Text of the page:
Just back from a cross-country driving trip, first in many years. I was pleased to note that there were wind turbines in every state as we drove to Colorado. Much else along I-70 looked very much as it has for decades, except in those cities which have grown. While I enjoyed the break, I noticed some lessons for many of us.

How do you publicize your business?

Talk about realizing how little I have been doing in recent years to attract new business! Reminded me how many organizations I know which have not changed their advertising or publicity much in recent years either. This thought first came to me as I moved into the land of billboards. I do not see billboards much in regular activities so their profusion was noticeable. But as I paid attention, I saw far more. There also were smaller signs on farmer’s fences. There was more advertising on cars and trucks. Several of the hotels we stayed at had far more available in pamphlets and flyers for area businesses and attractions, a few even had 10% discount coupons at the registration desk.

None of these may work for you. But what I am recommending is that you take a look at what you do now and whether it is what you really need.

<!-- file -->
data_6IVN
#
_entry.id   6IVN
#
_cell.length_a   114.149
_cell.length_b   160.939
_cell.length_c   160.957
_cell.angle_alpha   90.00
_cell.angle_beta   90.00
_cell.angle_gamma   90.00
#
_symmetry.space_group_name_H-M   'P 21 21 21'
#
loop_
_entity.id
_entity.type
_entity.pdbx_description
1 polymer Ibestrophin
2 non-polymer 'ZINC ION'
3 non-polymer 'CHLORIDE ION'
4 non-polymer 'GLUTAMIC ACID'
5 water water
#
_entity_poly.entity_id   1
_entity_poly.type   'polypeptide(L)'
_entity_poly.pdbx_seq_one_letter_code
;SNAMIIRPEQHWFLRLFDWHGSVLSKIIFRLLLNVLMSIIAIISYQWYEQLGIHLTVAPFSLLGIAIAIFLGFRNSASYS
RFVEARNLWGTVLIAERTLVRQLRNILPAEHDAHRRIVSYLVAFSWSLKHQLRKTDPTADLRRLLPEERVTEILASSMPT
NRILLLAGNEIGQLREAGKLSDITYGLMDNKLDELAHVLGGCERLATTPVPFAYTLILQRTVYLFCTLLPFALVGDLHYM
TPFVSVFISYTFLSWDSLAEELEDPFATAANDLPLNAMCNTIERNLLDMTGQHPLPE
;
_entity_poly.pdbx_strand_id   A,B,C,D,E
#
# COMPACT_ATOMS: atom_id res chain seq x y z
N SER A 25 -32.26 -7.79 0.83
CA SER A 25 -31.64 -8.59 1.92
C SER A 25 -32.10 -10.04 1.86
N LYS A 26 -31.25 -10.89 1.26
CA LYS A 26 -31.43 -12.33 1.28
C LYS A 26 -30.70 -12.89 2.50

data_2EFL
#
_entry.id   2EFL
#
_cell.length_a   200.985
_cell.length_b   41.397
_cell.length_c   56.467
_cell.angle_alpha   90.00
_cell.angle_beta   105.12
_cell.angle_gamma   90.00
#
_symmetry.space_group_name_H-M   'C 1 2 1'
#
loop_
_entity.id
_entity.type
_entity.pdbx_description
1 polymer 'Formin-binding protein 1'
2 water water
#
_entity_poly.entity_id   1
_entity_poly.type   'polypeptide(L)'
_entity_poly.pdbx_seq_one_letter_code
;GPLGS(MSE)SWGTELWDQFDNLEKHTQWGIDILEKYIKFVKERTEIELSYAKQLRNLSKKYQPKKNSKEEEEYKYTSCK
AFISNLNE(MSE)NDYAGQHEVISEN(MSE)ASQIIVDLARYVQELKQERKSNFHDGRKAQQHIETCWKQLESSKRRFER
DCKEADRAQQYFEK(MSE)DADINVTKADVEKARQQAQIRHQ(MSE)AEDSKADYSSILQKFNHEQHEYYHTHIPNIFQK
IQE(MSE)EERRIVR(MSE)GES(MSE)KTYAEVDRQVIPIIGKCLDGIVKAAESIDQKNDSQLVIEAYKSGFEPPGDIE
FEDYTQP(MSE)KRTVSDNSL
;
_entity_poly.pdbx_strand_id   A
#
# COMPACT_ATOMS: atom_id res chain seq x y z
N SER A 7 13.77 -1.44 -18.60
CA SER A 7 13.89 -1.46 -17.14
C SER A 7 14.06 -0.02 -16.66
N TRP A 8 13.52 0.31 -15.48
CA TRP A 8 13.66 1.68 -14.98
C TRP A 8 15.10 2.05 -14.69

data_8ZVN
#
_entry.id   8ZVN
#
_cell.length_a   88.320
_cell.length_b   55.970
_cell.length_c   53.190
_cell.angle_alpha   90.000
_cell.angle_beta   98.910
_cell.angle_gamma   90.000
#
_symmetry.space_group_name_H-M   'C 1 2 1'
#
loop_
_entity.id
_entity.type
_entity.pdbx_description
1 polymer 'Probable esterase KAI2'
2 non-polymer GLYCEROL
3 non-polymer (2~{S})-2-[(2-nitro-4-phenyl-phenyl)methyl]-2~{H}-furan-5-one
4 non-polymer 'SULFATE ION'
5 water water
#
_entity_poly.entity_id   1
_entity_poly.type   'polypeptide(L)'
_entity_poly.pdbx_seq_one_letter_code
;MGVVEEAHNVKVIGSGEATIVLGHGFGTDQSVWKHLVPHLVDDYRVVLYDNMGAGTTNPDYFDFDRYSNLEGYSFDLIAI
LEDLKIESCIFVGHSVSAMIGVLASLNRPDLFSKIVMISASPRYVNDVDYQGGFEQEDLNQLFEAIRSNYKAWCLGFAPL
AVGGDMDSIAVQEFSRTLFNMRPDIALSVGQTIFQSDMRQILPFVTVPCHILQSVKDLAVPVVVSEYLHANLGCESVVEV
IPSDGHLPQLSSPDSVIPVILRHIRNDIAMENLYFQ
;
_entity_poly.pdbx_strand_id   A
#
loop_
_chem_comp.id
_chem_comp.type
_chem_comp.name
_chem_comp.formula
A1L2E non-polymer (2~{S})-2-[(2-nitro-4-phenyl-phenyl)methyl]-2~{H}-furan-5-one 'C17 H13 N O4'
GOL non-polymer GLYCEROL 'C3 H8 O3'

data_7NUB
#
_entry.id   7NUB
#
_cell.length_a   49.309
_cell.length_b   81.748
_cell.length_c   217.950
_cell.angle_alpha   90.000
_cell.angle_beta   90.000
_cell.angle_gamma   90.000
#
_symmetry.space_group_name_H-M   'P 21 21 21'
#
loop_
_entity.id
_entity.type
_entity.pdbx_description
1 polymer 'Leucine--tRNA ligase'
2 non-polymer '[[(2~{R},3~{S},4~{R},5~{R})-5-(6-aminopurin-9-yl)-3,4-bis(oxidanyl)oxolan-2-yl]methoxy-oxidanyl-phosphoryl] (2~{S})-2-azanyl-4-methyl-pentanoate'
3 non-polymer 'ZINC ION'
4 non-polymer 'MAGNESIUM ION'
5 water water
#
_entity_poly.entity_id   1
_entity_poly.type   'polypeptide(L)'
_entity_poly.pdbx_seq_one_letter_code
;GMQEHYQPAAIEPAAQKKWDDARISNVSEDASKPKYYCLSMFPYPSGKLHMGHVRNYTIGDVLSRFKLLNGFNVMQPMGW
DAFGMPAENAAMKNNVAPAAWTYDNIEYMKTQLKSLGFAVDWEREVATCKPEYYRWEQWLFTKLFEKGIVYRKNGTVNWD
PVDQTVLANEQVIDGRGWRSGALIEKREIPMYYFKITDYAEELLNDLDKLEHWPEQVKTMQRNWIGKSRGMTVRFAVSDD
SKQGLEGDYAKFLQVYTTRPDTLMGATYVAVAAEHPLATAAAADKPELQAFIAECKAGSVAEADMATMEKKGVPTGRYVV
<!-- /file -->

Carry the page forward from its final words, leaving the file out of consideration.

• Do you have an active plan that is relevant to your business or non-profit’s work?
  • Are you using the right social media and using it effectively?
  • Do you have a referral program?  Are you working it regularly?
  • Are you active in local business and professional organizations?
  • What else can you do that will help you continue to succeed?

What steps are you taking to build in diversity and inclusion?

Even as I traveled through some of the least diverse areas of our country, I noted how much more diversity was visible now. This was true on the streets and in workplaces. Customer-facing staff in many places were minorities, people with disabilities, and many were tattooed or pierced. And it is no longer just the national parks where I saw a lot of white-haired employees.

Some of this presumably is the tight labor market and the decline in working age males who are actually working. But I think many businesses may have begun to realize that there is no reason to ignore such labor sources. Still, I often get questions from food service and retail owners who worry about whether their customers will accept visible tattoos or piercings.

A diverse staff also brings in viewpoints which may enhance your business if you pay attention to their ideas. And if I am part of a mixed family or have a disability or am just plain still alive past 60, don’t you think I want to work with other organizations or patronize service providers whose staffs look more like me?

If the NFL can hire a player without a hand, what can you rethink about hiring?